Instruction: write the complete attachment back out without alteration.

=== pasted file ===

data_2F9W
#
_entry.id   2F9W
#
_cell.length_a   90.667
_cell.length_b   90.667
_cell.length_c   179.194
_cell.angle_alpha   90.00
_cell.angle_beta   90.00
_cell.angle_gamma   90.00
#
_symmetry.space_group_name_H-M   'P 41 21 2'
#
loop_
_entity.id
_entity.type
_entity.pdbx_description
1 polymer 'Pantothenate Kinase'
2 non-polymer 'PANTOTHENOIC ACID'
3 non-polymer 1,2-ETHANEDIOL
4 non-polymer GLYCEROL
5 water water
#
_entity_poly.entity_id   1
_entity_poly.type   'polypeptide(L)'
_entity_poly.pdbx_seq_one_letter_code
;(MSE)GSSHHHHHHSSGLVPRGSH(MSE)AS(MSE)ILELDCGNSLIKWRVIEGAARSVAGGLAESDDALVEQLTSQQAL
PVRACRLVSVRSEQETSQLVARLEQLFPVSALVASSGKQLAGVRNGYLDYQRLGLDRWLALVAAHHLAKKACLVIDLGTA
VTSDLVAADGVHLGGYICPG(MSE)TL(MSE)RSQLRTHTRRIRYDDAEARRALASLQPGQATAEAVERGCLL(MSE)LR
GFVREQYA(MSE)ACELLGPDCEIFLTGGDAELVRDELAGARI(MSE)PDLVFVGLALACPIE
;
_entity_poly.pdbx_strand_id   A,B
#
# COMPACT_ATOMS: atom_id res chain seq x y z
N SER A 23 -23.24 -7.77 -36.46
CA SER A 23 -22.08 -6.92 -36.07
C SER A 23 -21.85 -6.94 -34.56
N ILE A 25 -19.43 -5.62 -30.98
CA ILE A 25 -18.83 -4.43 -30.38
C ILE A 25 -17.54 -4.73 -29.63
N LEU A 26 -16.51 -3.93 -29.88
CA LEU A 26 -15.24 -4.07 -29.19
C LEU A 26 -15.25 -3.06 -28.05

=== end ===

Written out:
data_2F9W
#
_entry.id   2F9W
#
_cell.length_a   90.667
_cell.length_b   90.667
_cell.length_c   179.194
_cell.angle_alpha   90.00
_cell.angle_beta   90.00
_cell.angle_gamma   90.00
#
_symmetry.space_group_name_H-M   'P 41 21 2'
#
loop_
_entity.id
_entity.type
_entity.pdbx_description
1 polymer 'Pantothenate Kinase'
2 non-polymer 'PANTOTHENOIC ACID'
3 non-polymer 1,2-ETHANEDIOL
4 non-polymer GLYCEROL
5 water water
#
_entity_poly.entity_id   1
_entity_poly.type   'polypeptide(L)'
_entity_poly.pdbx_seq_one_letter_code
;(MSE)GSSHHHHHHSSGLVPRGSH(MSE)AS(MSE)ILELDCGNSLIKWRVIEGAARSVAGGLAESDDALVEQLTSQQAL
PVRACRLVSVRSEQETSQLVARLEQLFPVSALVASSGKQLAGVRNGYLDYQRLGLDRWLALVAAHHLAKKACLVIDLGTA
VTSDLVAADGVHLGGYICPG(MSE)TL(MSE)RSQLRTHTRRIRYDDAEARRALASLQPGQATAEAVERGCLL(MSE)LR
GFVREQYA(MSE)ACELLGPDCEIFLTGGDAELVRDELAGARI(MSE)PDLVFVGLALACPIE
;
_entity_poly.pdbx_strand_id   A,B
#
# COMPACT_ATOMS: atom_id res chain seq x y z
N SER A 23 -23.24 -7.77 -36.46
CA SER A 23 -22.08 -6.92 -36.07
C SER A 23 -21.85 -6.94 -34.56
N ILE A 25 -19.43 -5.62 -30.98
CA ILE A 25 -18.83 -4.43 -30.38
C ILE A 25 -17.54 -4.73 -29.63
N LEU A 26 -16.51 -3.93 -29.88
CA LEU A 26 -15.24 -4.07 -29.19
C LEU A 26 -15.25 -3.06 -28.05